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Lake Seneca
Lake St. Clair
Lake sturgeon
Lake Superior
Lake Tahoe
Lake Tana
Lake Tanganyika
Lake Tiberias
Lake Trasimenus
lake trout
Lake Tsana
Lake Urmia
Lake Vanern
Lake Victoria
Lake Volta
Lake whiting
Lake Winnipeg
Lake Worth
Lake-dweller
lakefront
Lakeland
Lakeland terrier
Lakelet
lakelike
laker
lakers
lakeshore

lake whitefish definitions

WordNet (r) 3.0 (2005)

n
1: found in the Great Lakes and north to Alaska [syn: lake whitefish, Coregonus clupeaformis]

Webster's 1913 Dictionary

Lake Lake, n. [AS. lac, L. lacus; akin to AS. lagu lake, sea, Icel. l["o]gr; OIr. loch; cf. Gr. ? pond, tank. Cf. Loch, Lough.] A large body of water contained in a depression of the earth's surface, and supplied from the drainage of a more or less extended area. Note: Lakes are for the most part of fresh water; the salt lakes, like the Great Salt Lake of Utah, have usually no outlet to the ocean. Lake dwellers (Ethnol.), people of a prehistoric race, or races, which inhabited different parts of Europe. Their dwellings were built on piles in lakes, a short distance from the shore. Their relics are common in the lakes of Switzerland. Lake dwellings (Arch[ae]ol.), dwellings built over a lake, sometimes on piles, and sometimes on rude foundations kept in place by piles; specifically, such dwellings of prehistoric times. Lake dwellings are still used by many savage tribes. Called also lacustrine dwellings. See Crannog. Lake fly (Zo["o]l.), any one of numerous species of dipterous flies of the genus Chironomus. In form they resemble mosquitoes, but they do not bite. The larv[ae] live in lakes. Lake herring (Zo["o]l.), the cisco (Coregonus Artedii). Lake poets, Lake school, a collective name originally applied in contempt, but now in honor, to Southey, Coleridge, and Wordsworth, who lived in the lake country of Cumberland, England, Lamb and a few others were classed with these by hostile critics. Called also lakers and lakists. Lake sturgeon (Zo["o]l.), a sturgeon (Acipenser rubicundus), of moderate size, found in the Great Lakes and the Mississippi River. It is used as food. Lake trout (Zo["o]l.), any one of several species of trout and salmon; in Europe, esp. Salmo fario; in the United States, esp. Salvelinus namaycush of the Great Lakes, and of various lakes in New York, Eastern Maine, and Canada. A large variety of brook trout (S. fontinalis), inhabiting many lakes in New England, is also called lake trout. See Namaycush. Lake whitefish. (Zo["o]l.) See Whitefish. Lake whiting (Zo["o]l.), an American whitefish (Coregonus Labradoricus), found in many lakes in the Northern United States and Canada. It is more slender than the common whitefish.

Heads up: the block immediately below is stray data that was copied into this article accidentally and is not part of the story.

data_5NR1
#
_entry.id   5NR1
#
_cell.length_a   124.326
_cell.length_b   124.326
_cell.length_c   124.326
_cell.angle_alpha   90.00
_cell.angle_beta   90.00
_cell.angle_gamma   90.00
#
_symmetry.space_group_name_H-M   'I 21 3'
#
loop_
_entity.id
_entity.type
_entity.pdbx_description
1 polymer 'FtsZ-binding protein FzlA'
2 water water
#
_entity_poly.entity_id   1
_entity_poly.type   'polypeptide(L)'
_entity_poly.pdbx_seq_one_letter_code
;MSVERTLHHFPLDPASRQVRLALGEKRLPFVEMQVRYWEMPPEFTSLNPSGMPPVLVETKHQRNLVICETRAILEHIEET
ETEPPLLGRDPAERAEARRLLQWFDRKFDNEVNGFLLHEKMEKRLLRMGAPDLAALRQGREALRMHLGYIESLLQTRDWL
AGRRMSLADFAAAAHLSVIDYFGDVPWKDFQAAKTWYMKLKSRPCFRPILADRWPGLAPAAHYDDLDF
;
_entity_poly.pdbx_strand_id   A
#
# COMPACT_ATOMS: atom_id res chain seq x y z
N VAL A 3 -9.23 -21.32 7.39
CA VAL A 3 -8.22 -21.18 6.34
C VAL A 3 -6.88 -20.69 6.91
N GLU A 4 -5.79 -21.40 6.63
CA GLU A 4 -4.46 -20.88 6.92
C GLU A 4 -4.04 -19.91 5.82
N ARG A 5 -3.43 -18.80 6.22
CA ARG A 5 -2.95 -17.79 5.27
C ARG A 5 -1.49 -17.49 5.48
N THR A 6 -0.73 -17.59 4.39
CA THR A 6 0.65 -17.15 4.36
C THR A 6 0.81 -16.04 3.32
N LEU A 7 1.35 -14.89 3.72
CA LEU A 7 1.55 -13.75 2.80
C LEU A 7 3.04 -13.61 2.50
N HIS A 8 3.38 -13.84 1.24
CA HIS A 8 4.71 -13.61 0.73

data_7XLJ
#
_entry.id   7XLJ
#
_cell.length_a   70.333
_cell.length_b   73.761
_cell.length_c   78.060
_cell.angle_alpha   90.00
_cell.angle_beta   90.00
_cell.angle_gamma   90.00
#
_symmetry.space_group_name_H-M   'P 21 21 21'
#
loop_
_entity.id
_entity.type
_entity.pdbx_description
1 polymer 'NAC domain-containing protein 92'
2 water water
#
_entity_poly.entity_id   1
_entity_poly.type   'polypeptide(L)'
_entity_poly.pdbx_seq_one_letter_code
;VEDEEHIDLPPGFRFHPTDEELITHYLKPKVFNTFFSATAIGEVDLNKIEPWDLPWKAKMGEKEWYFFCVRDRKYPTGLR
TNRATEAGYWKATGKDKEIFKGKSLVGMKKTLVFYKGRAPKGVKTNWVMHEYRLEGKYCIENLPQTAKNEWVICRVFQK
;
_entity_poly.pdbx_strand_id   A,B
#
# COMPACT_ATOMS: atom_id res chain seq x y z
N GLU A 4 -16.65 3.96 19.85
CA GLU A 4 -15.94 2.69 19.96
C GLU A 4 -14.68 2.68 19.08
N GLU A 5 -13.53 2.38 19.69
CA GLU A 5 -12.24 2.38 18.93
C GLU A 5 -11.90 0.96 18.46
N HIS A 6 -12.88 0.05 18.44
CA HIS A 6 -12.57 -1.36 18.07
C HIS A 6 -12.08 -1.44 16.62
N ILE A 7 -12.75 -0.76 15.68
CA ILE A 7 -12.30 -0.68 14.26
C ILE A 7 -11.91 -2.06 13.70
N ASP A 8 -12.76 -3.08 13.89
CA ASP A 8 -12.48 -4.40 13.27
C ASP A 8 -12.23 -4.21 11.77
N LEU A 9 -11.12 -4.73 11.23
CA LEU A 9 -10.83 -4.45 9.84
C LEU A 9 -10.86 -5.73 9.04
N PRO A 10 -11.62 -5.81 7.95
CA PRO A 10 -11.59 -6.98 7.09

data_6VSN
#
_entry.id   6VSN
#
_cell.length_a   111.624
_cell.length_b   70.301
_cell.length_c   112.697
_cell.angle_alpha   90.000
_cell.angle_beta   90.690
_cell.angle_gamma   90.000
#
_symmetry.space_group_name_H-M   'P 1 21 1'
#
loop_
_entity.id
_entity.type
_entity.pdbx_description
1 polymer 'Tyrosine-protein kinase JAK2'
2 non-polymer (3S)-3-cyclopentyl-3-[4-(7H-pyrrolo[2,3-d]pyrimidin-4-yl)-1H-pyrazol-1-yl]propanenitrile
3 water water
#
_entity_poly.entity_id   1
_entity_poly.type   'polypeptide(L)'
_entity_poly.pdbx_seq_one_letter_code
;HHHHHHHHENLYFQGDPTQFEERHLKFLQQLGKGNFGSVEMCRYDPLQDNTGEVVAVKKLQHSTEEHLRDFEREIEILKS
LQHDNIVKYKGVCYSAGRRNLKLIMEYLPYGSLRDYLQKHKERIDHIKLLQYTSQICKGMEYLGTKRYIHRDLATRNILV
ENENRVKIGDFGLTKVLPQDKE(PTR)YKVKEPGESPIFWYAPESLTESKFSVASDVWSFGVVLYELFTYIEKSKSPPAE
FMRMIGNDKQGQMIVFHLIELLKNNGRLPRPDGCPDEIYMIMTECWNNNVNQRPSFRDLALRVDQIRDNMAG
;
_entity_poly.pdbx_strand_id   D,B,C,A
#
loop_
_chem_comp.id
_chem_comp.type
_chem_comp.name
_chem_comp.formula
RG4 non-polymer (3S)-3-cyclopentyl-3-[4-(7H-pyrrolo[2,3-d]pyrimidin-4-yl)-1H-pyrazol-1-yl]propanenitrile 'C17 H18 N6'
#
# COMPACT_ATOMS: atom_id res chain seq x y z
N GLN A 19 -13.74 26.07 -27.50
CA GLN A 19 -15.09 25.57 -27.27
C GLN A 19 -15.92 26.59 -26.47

Webster's 1913 Dictionary

Whitefish White"fish`, n. (Zo["o]l.) (a) Any one of several species of Coregonus, a genus of excellent food fishes allied to the salmons. They inhabit the lakes of the colder parts of North America, Asia, and Europe. The largest and most important American species (C. clupeiformis) is abundant in the Great Lakes, and in other lakes farther north. Called also lake whitefish, and Oswego bass. (b) The menhaden. (c) The beluga, or white whale. Note: Various other fishes are locally called whitefish, as the silver salmon, the whiting (a), the yellowtail, and the young of the bluefish (Pomatomus saltatrix).



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